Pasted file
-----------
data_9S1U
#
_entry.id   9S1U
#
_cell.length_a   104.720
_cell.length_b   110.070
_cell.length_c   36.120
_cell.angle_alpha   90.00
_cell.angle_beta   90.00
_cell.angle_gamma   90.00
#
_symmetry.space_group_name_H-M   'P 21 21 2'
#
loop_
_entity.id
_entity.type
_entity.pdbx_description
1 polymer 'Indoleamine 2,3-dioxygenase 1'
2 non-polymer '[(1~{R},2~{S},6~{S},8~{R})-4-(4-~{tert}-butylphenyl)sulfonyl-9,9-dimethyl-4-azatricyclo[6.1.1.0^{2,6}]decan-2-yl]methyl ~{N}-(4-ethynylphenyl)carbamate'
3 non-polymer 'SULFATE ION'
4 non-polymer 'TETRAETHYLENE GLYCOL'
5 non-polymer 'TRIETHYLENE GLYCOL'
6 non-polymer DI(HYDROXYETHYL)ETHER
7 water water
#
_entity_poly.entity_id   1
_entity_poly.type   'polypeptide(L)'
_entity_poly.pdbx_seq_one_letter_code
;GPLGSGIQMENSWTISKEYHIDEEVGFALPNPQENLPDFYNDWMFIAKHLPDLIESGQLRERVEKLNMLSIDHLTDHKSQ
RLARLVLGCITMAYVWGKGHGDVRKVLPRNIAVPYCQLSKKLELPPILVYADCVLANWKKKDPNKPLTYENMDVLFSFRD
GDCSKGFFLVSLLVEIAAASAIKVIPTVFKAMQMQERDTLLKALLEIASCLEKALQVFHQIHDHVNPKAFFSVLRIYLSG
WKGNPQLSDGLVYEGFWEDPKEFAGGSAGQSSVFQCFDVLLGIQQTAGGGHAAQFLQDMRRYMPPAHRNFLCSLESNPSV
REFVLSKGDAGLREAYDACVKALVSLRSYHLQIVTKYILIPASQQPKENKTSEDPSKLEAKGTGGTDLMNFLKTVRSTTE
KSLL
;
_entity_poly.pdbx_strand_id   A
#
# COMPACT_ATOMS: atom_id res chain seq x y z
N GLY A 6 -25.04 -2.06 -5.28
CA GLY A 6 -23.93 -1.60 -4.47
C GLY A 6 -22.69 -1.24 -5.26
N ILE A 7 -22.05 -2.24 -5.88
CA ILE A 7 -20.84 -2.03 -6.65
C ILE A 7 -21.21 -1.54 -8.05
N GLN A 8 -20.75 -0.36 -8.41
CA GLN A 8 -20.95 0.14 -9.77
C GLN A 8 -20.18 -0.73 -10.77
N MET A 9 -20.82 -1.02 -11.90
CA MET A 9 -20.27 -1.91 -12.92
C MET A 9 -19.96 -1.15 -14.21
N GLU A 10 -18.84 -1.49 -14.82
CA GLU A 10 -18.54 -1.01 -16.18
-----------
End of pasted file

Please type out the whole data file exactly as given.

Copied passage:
data_9S1U
#
_entry.id   9S1U
#
_cell.length_a   104.720
_cell.length_b   110.070
_cell.length_c   36.120
_cell.angle_alpha   90.00
_cell.angle_beta   90.00
_cell.angle_gamma   90.00
#
_symmetry.space_group_name_H-M   'P 21 21 2'
#
loop_
_entity.id
_entity.type
_entity.pdbx_description
1 polymer 'Indoleamine 2,3-dioxygenase 1'
2 non-polymer '[(1~{R},2~{S},6~{S},8~{R})-4-(4-~{tert}-butylphenyl)sulfonyl-9,9-dimethyl-4-azatricyclo[6.1.1.0^{2,6}]decan-2-yl]methyl ~{N}-(4-ethynylphenyl)carbamate'
3 non-polymer 'SULFATE ION'
4 non-polymer 'TETRAETHYLENE GLYCOL'
5 non-polymer 'TRIETHYLENE GLYCOL'
6 non-polymer DI(HYDROXYETHYL)ETHER
7 water water
#
_entity_poly.entity_id   1
_entity_poly.type   'polypeptide(L)'
_entity_poly.pdbx_seq_one_letter_code
;GPLGSGIQMENSWTISKEYHIDEEVGFALPNPQENLPDFYNDWMFIAKHLPDLIESGQLRERVEKLNMLSIDHLTDHKSQ
RLARLVLGCITMAYVWGKGHGDVRKVLPRNIAVPYCQLSKKLELPPILVYADCVLANWKKKDPNKPLTYENMDVLFSFRD
GDCSKGFFLVSLLVEIAAASAIKVIPTVFKAMQMQERDTLLKALLEIASCLEKALQVFHQIHDHVNPKAFFSVLRIYLSG
WKGNPQLSDGLVYEGFWEDPKEFAGGSAGQSSVFQCFDVLLGIQQTAGGGHAAQFLQDMRRYMPPAHRNFLCSLESNPSV
REFVLSKGDAGLREAYDACVKALVSLRSYHLQIVTKYILIPASQQPKENKTSEDPSKLEAKGTGGTDLMNFLKTVRSTTE
KSLL
;
_entity_poly.pdbx_strand_id   A
#
# COMPACT_ATOMS: atom_id res chain seq x y z
N GLY A 6 -25.04 -2.06 -5.28
CA GLY A 6 -23.93 -1.60 -4.47
C GLY A 6 -22.69 -1.24 -5.26
N ILE A 7 -22.05 -2.24 -5.88
CA ILE A 7 -20.84 -2.03 -6.65
C ILE A 7 -21.21 -1.54 -8.05
N GLN A 8 -20.75 -0.36 -8.41
CA GLN A 8 -20.95 0.14 -9.77
C GLN A 8 -20.18 -0.73 -10.77
N MET A 9 -20.82 -1.02 -11.90
CA MET A 9 -20.27 -1.91 -12.92
C MET A 9 -19.96 -1.15 -14.21
N GLU A 10 -18.84 -1.49 -14.82
CA GLU A 10 -18.54 -1.01 -16.18